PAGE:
If you have an employee who has been summoned for jury service in Victoria, you may have questions about how jury service might affect their availability for work and about your legal responsibilities.

The most common questions are answered on this page. If your questions are not answered, or you need more information, please call the Juries Commissioner's Office on (03) 8636 6800.

Why does my employee have to do jury service?

See the answer

The right to trial by jury is a fundamental part of our democratic society. The jury system protects the individual's rights and involves the community in the administration of justice. Jury service is the duty and right of all citizens. 

How are jurors selected?

See the answer

Prospective jurors are selected at random from the Victorian electoral roll. They are first sent a Notice of Selection with an Eligibility Form to determine whether they are eligible and available for jury service in a certain period. Those who are eligible are then sent a Jury Summons, advising them of the date on which they are to commence jury service. 

Will my employee definitely be required for jury service on the date of their summons?

See the answer

Not necessarily. After 4.30pm the day before their summons date, your employee must visit www.juries.vic.gov.au or call 1 300 987 917 to check whether they are needed the next day. If your employee has signed up for SMS notifications, he or she will get an SMS notification as well. 

If your employee is not required on the day of their summons, their jury service might be deferred to the next or another day, or be cancelled altogether. As an employer, you should plan for all of these possibilities.

If my employee is required for jury service, how long will this take?

See the answer

If your employee is selected for a trial, they must attend every weekday until the end of the trial. The average length of a jury trial is 7-10 business days. As an employer, you should be prepared for an employee to serve for this length of time, as you would if they were on holiday or became ill.

When will I know how long my employee will be away?

See the answer

Prospective jurors generally know by 4pm on their first day of jury service if they have been selected for a trial and if so, how long it is estimated to last. Speak with your employee and make arrangements for them to contact you at the end of the day to confirm if they have been selected for a trial or not.


Can jury service be deferred to a more convenient time?

See the answer

By law you must release employees when they are summoned for jury service. 

If it would be very difficult to have your employee away, they can ask for their jury service to be deferred to a later date. They must do this in advance, either by statutory declaration or in person.

If a deferral is granted, the employee will be expected to attend when they are next summoned. A second deferral will only be granted in exceptional circumstances.

Generally, employees cannot be excused from jury service for work reasons. An application for excuse may be granted if they are so essential to the operation of a business that the business would close if they had to be absent for jury service.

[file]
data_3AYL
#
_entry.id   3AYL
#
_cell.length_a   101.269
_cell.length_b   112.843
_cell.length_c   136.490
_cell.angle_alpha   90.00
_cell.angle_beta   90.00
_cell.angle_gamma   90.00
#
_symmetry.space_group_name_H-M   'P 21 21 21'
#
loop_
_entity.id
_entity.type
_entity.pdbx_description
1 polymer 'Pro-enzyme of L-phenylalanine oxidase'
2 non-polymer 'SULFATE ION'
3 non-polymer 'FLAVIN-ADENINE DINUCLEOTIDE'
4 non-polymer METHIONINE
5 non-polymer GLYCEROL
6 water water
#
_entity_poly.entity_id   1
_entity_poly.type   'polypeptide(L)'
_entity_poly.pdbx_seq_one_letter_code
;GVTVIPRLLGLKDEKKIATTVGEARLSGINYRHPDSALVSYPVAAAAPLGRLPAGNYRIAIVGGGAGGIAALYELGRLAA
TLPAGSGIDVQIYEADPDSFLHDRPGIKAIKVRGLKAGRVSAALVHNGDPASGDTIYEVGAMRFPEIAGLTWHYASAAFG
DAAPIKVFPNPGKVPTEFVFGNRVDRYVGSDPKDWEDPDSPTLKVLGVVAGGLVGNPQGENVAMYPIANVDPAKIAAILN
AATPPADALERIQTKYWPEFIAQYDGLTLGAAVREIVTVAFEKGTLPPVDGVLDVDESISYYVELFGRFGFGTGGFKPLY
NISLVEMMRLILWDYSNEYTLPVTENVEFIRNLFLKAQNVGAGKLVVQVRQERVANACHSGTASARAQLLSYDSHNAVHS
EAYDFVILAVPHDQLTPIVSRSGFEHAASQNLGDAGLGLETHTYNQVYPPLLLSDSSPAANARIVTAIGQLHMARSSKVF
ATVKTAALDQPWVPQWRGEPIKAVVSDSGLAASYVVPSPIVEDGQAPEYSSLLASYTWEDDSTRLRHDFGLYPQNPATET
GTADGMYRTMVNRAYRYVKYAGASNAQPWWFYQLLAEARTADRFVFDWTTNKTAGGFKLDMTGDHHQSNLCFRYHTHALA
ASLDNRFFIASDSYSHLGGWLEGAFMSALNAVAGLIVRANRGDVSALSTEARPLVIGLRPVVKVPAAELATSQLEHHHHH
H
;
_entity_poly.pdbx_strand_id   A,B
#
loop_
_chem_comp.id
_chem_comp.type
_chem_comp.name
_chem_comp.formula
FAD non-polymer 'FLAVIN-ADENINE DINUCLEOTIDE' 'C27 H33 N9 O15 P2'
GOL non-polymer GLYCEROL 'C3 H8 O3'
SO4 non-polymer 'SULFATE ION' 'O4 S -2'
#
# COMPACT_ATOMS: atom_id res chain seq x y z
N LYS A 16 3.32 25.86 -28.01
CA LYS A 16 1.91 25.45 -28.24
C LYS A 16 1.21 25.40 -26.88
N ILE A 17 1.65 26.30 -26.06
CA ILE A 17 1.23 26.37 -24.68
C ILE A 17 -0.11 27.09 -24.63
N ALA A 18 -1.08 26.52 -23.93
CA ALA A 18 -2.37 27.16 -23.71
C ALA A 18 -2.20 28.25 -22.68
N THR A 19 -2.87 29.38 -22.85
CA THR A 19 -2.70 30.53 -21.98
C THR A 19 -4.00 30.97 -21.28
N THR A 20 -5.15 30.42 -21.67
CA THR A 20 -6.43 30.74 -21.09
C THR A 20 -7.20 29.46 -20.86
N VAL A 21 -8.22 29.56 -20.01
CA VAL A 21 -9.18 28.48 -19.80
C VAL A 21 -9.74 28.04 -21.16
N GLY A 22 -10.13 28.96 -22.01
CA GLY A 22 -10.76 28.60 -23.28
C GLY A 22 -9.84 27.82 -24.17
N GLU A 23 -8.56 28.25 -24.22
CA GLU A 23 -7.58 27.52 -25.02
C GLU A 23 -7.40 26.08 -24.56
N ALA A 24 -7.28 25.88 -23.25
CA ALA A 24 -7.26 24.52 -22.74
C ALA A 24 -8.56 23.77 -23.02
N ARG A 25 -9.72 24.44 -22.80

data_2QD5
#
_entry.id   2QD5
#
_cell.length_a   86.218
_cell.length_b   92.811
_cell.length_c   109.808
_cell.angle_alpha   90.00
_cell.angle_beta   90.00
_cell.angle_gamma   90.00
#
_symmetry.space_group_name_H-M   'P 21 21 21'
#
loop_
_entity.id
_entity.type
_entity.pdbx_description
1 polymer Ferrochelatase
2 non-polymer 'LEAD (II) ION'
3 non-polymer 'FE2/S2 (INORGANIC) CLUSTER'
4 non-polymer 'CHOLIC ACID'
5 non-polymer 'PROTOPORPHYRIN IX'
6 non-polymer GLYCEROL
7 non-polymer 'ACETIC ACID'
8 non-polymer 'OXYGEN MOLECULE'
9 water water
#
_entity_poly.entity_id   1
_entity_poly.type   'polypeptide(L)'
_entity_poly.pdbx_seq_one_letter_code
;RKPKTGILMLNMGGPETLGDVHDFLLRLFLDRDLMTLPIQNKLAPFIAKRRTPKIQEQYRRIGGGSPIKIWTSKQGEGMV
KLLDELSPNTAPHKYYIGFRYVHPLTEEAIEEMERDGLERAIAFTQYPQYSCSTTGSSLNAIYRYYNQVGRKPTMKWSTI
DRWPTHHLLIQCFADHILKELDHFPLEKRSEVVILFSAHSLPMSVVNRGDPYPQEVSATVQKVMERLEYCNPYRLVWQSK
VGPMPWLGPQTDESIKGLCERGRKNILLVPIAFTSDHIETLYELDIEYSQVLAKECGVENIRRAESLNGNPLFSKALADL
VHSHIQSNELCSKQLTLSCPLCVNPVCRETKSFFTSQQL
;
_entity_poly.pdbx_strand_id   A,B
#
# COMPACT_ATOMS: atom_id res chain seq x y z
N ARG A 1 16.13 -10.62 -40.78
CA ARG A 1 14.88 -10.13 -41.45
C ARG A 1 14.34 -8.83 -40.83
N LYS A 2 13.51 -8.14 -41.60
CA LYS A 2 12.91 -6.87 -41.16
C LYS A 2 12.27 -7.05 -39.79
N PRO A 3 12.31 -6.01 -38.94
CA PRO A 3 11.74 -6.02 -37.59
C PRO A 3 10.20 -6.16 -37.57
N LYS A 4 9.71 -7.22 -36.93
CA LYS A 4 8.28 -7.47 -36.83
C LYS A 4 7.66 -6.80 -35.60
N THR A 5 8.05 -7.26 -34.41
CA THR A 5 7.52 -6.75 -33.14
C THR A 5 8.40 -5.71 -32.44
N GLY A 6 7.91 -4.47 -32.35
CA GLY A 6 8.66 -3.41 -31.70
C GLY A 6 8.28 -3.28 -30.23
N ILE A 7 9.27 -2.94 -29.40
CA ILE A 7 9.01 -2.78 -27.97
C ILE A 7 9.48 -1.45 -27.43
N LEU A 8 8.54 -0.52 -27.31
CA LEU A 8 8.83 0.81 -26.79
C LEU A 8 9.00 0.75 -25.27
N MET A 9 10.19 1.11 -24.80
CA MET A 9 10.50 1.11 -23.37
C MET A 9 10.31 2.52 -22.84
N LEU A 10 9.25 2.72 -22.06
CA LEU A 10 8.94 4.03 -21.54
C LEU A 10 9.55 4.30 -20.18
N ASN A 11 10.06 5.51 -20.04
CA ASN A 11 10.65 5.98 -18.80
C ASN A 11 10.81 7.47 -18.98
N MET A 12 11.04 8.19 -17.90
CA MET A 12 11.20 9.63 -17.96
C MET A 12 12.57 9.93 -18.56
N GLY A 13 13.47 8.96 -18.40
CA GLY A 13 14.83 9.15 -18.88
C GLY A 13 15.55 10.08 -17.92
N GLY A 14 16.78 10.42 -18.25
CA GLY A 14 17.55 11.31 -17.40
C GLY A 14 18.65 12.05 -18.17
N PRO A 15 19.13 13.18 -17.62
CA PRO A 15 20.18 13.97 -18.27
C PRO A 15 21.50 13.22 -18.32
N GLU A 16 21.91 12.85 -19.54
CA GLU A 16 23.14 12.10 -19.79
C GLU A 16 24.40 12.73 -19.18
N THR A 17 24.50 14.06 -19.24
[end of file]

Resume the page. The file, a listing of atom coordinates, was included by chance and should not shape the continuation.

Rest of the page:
What happens if my employee does not attend jury service or I stop them from attending?

See the answer

There are severe financial penalties for people selected for jury service who fail to attend. There are also significant penalties for employers who prevent employees from attending or penalise them for attending jury service.

These penalties are detailed in section 76 of the Juries Act 2000 (Vic). The Act provides for fines of up to $60,000 for a body corporate and up to a $12,000 fine or 12 months imprisonment for an individual.

Do I have to pay my employee while they are on jury service?

See the answer

Yes. Jury payments are currently $40 per day for the first six days and $80 per day thereafter. As an employer, you must pay your employee the difference between the amount they receive for jury service and the amount they would reasonably expect to have earned had they been at work that day, and for the duration of the trial.

This applies to permanent, part-time and casual employees, but not to independent contractors.

This requirement is detailed in section 52 of the Juries Act 2000 (Vic).  It is important to note that in Victoria, the Juries Act 2000 (Vic) supersedes the Fair Work Act 2009 and all enterprise bargaining agreements and employment contracts.

Will my employee be able to work during the trial?

See the answer

In many circumstances, the answer is no. Being a juror is a full-time job, Monday to Friday. However, there may be instances or circumstances whereby an employee could reasonably go to work during a trial, say if the court finishes early or does not sit on a particular day. Occasional, one-off work on a weekend might be appropriate in some circumstances. 

The underpinning principle to be considered is the juror's health and well being. Employers and the Juries Commissioner alike are obliged to protect the health and safety of employees/jurors, which includes monitoring maximum work hours/periods, minimum break requirements and days worked consecutively. Jury service is considered work when assessing these obligations.  

This page was last updated: Friday 12 August 2016 - 4:41pm